Make Caramel
In a large skillet, heat the sugar and corn syrup over medium-low heat until the sugar melts and turns a caramel color. Swirl the sugar gently in the pan as it cooks so it browns evenly. Take the skillet and pour the caramel over the top of the cake, allowing it to drip down the sides and onto the pan below. It is normal that the hot caramel will melt the frosting slightly. Try to pour it in as even and as thin a layer as you can over the cake.  If the caramel cools before pouring, warm it gently over low heat to loosen it again. Allow the caramel topping to cool and harden on top of the cake, at least 5 to 10 minutes before serving, or up to 1 hour. Sprinkle with a pinch of Maldon salt. When ready to slice, use the heel of a knife to crack the caramel top before cutting slices.  Alex Guarnaschelli recommends that the cake shouldn't be refrigerated and should be served at room temperature, but we found that it was also delightful re-heated in the microwave after being stored in the fridge.

Yield: 6 to 8 servings
Estimated Start-to-Finish Time: Not given
Actual Start-to-Finish Time: 3-4 hours

Tuesday, April 2, 2013

Spicy Baked Pasta with Bacon

Spicy Baked Pasta with Bacon

Several years ago, The Gastronomer went through a baked pasta phase, during which she came up with a number of fantastic variations on the winning formula of a sturdy pasta baked with a white, cheesy sauce and vegetables.  I've recently renewed the tradition with the version presented below, which is currently far and away The Gastronomer's favorite thing to eat for lunch at work.  Between the prep work, sautéing, sauce-making, baking, and inevitable scrubbing when the béchamel burns on the bottom of the pan [not sure why this keeps happening to me--seems like the only way to avoid it is to not quite let the milk boil...], the recipe takes a decent amount of work, but it's worth it because it will feed your family for a week (at least, it will if your family only has two people like ours does, and one of the people only eats the dish once...).  It strikes a great balance between healthy and rich, with plenty of flavor and spice.

Recipe adapted from "Two Pepper Rigatoni and Cheese" by Cooking Light, accessed via
  • 16 ounces uncooked whole wheat pasta (rigatoni, penne, or similar)
  • 8 ounces bacon (6 strips), sliced into 1/2" pieces
  • 1 medium white or brown onion, chopped
  • 10-12 ounces fresh spinach
  • 8 ounces frozen peas
  • 3 tablespoons all-purpose flour
  • 3 cups 1% milk
  • 1 cup (4 ounces) shredded jalapeno jack cheese 
  • 1 cup (4 ounces) shredded sharp cheddar cheese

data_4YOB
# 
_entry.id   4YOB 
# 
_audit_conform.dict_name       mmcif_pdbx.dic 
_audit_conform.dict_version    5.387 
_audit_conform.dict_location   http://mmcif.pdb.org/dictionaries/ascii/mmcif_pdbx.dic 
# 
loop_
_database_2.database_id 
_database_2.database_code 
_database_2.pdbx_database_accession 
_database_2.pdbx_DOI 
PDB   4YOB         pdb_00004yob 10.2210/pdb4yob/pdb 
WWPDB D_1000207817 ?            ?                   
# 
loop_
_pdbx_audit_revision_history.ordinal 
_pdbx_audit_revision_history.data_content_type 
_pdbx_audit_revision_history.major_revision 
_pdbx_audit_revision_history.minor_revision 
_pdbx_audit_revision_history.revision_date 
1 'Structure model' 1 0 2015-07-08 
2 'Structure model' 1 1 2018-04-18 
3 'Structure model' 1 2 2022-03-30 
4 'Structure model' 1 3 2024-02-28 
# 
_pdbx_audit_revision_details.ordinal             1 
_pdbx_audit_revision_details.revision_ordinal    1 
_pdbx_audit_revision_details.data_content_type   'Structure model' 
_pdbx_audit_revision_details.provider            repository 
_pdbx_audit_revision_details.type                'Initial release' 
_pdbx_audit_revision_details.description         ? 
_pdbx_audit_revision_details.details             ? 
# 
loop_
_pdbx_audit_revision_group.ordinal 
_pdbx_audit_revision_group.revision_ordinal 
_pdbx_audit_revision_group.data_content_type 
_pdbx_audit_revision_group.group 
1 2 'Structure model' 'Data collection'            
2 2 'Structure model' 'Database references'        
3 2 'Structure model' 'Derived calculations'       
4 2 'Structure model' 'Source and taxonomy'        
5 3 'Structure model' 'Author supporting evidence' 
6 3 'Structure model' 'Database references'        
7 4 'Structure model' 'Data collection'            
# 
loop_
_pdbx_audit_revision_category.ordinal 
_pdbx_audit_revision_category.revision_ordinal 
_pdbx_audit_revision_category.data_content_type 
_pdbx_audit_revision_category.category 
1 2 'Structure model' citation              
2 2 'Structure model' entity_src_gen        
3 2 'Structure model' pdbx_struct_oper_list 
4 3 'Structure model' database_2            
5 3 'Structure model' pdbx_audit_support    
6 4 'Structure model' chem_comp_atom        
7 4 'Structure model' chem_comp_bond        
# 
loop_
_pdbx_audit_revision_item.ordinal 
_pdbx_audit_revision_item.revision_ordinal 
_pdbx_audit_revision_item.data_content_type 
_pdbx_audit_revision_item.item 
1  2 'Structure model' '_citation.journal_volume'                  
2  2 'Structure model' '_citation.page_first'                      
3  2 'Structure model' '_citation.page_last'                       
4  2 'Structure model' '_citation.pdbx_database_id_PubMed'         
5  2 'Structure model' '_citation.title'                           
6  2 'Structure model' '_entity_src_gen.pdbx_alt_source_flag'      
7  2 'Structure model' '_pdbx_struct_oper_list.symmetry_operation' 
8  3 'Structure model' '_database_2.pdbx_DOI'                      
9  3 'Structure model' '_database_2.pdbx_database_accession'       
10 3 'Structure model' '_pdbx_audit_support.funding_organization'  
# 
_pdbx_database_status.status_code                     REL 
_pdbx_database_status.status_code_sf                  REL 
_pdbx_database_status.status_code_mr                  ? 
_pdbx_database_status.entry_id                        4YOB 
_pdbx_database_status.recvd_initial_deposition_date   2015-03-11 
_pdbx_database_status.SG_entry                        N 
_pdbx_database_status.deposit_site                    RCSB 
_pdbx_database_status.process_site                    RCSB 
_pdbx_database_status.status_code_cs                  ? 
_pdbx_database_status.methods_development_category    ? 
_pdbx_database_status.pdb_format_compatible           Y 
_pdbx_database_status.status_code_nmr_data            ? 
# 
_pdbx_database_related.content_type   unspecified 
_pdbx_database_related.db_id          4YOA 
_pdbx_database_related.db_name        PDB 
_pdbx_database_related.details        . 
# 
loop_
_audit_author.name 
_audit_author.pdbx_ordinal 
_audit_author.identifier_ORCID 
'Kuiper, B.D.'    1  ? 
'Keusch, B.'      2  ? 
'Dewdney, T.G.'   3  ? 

• 3-4 Thai chilis (or 2 jalapeno peppers), minced
  • 3/4 teaspoon salt
  • 1 tablespoon butter
  • 1 cup Panko breadcrumbs
Preheat oven to 375°.  Cook pasta in salted water until al dente, 1-2 minutes less than stated on package directions. Drain well; place in a large bowl.

Sauté bacon over medium-high heat until cooked through and slightly crisp.  Use a slotted spoon to transfer the bacon to the bowl with the cooked pasta.  Discard most of the bacon grease, saving approximately 1 tablespoon in the skillet for sautéing the onion.  Add the onion and cook over medium heat until it is tender and tastes mild and sweet.  Turn down heat and add spinach in bunches to the pan, stirring until it has cooked down.  Stir in frozen peas.  Transfer contents of skillet to the bowl with the pasta.

Spoon flour into a saucepan. Gradually add milk, stirring with a whisk until smooth. Bring to a boil; cook 2 minutes or until thickened, stirring constantly [as mentioned above, I've found that the milk/flour mixture always burns on the bottom of the pan during this step, even if I stir constantly with a whisk.  This doesn't affect the quality of the sauce, but cleanup is a pain.  Turning off the heat just before the milk boils helps, but I'll keep searching for other remedies.  Maybe our electric stove just adds heat too fast, or maybe it would be better to add butter like in a standard béchamel ...].  Remove milk from heat and add cheeses, stirring until cheeses melt and mixture is smooth. Stir in chilis and salt. Add cheese mixture to pasta, tossing well to coat.  Spoon pasta mixture into a 13 x 9–inch baking dish.

Melt butter in a small bowl. Add Panko breadcrumbs and toss until blended. Sprinkle breadcrumb mixture over pasta mixture. Bake at 375° for 15 minutes or until breadcrumb topping is golden brown.